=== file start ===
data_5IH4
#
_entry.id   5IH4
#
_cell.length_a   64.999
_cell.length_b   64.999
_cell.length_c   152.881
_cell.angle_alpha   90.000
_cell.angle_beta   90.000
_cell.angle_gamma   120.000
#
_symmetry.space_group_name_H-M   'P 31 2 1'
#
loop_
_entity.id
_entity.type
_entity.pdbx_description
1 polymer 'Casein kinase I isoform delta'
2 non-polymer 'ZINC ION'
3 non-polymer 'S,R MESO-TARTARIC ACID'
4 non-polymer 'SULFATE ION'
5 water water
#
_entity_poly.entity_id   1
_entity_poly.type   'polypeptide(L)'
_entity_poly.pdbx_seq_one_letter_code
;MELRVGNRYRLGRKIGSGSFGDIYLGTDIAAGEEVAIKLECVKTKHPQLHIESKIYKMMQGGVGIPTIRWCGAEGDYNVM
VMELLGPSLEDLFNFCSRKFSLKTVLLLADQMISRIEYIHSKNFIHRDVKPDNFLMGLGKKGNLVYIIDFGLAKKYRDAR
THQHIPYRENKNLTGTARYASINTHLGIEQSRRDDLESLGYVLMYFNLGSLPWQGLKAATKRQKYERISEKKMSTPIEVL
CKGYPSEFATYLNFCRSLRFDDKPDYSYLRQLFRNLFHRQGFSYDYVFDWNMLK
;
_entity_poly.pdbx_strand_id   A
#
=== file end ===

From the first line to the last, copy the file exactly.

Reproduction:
data_5IH4
#
_entry.id   5IH4
#
_cell.length_a   64.999
_cell.length_b   64.999
_cell.length_c   152.881
_cell.angle_alpha   90.000
_cell.angle_beta   90.000
_cell.angle_gamma   120.000
#
_symmetry.space_group_name_H-M   'P 31 2 1'
#
loop_
_entity.id
_entity.type
_entity.pdbx_description
1 polymer 'Casein kinase I isoform delta'
2 non-polymer 'ZINC ION'
3 non-polymer 'S,R MESO-TARTARIC ACID'
4 non-polymer 'SULFATE ION'
5 water water
#
_entity_poly.entity_id   1
_entity_poly.type   'polypeptide(L)'
_entity_poly.pdbx_seq_one_letter_code
;MELRVGNRYRLGRKIGSGSFGDIYLGTDIAAGEEVAIKLECVKTKHPQLHIESKIYKMMQGGVGIPTIRWCGAEGDYNVM
VMELLGPSLEDLFNFCSRKFSLKTVLLLADQMISRIEYIHSKNFIHRDVKPDNFLMGLGKKGNLVYIIDFGLAKKYRDAR
THQHIPYRENKNLTGTARYASINTHLGIEQSRRDDLESLGYVLMYFNLGSLPWQGLKAATKRQKYERISEKKMSTPIEVL
CKGYPSEFATYLNFCRSLRFDDKPDYSYLRQLFRNLFHRQGFSYDYVFDWNMLK
;
_entity_poly.pdbx_strand_id   A
#